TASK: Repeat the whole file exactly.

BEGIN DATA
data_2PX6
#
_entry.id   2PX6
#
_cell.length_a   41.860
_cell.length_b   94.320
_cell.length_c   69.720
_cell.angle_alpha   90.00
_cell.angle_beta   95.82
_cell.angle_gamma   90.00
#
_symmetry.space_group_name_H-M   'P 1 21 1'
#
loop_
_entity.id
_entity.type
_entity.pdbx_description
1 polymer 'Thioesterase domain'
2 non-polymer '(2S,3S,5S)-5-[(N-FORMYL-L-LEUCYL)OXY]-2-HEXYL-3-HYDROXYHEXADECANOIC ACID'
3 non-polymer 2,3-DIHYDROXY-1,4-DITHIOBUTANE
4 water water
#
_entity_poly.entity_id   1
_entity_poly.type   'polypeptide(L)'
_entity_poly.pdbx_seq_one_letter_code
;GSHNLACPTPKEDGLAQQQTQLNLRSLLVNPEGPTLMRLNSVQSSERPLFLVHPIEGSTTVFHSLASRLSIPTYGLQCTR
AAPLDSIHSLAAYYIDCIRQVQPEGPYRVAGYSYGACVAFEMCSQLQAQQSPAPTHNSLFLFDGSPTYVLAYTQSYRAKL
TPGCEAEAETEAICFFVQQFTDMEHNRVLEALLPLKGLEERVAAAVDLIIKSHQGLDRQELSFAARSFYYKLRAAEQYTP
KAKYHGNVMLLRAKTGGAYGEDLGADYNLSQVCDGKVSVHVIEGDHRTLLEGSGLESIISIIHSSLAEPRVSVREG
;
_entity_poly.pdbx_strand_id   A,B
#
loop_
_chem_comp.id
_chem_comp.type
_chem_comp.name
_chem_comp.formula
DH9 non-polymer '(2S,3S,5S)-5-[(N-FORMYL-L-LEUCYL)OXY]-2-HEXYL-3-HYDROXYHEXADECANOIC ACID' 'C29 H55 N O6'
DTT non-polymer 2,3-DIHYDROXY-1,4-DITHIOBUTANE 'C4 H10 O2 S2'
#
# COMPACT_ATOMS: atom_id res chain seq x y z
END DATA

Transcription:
data_2PX6
#
_entry.id   2PX6
#
_cell.length_a   41.860
_cell.length_b   94.320
_cell.length_c   69.720
_cell.angle_alpha   90.00
_cell.angle_beta   95.82
_cell.angle_gamma   90.00
#
_symmetry.space_group_name_H-M   'P 1 21 1'
#
loop_
_entity.id
_entity.type
_entity.pdbx_description
1 polymer 'Thioesterase domain'
2 non-polymer '(2S,3S,5S)-5-[(N-FORMYL-L-LEUCYL)OXY]-2-HEXYL-3-HYDROXYHEXADECANOIC ACID'
3 non-polymer 2,3-DIHYDROXY-1,4-DITHIOBUTANE
4 water water
#
_entity_poly.entity_id   1
_entity_poly.type   'polypeptide(L)'
_entity_poly.pdbx_seq_one_letter_code
;GSHNLACPTPKEDGLAQQQTQLNLRSLLVNPEGPTLMRLNSVQSSERPLFLVHPIEGSTTVFHSLASRLSIPTYGLQCTR
AAPLDSIHSLAAYYIDCIRQVQPEGPYRVAGYSYGACVAFEMCSQLQAQQSPAPTHNSLFLFDGSPTYVLAYTQSYRAKL
TPGCEAEAETEAICFFVQQFTDMEHNRVLEALLPLKGLEERVAAAVDLIIKSHQGLDRQELSFAARSFYYKLRAAEQYTP
KAKYHGNVMLLRAKTGGAYGEDLGADYNLSQVCDGKVSVHVIEGDHRTLLEGSGLESIISIIHSSLAEPRVSVREG
;
_entity_poly.pdbx_strand_id   A,B
#
loop_
_chem_comp.id
_chem_comp.type
_chem_comp.name
_chem_comp.formula
DH9 non-polymer '(2S,3S,5S)-5-[(N-FORMYL-L-LEUCYL)OXY]-2-HEXYL-3-HYDROXYHEXADECANOIC ACID' 'C29 H55 N O6'
DTT non-polymer 2,3-DIHYDROXY-1,4-DITHIOBUTANE 'C4 H10 O2 S2'
#
# COMPACT_ATOMS: atom_id res chain seq x y z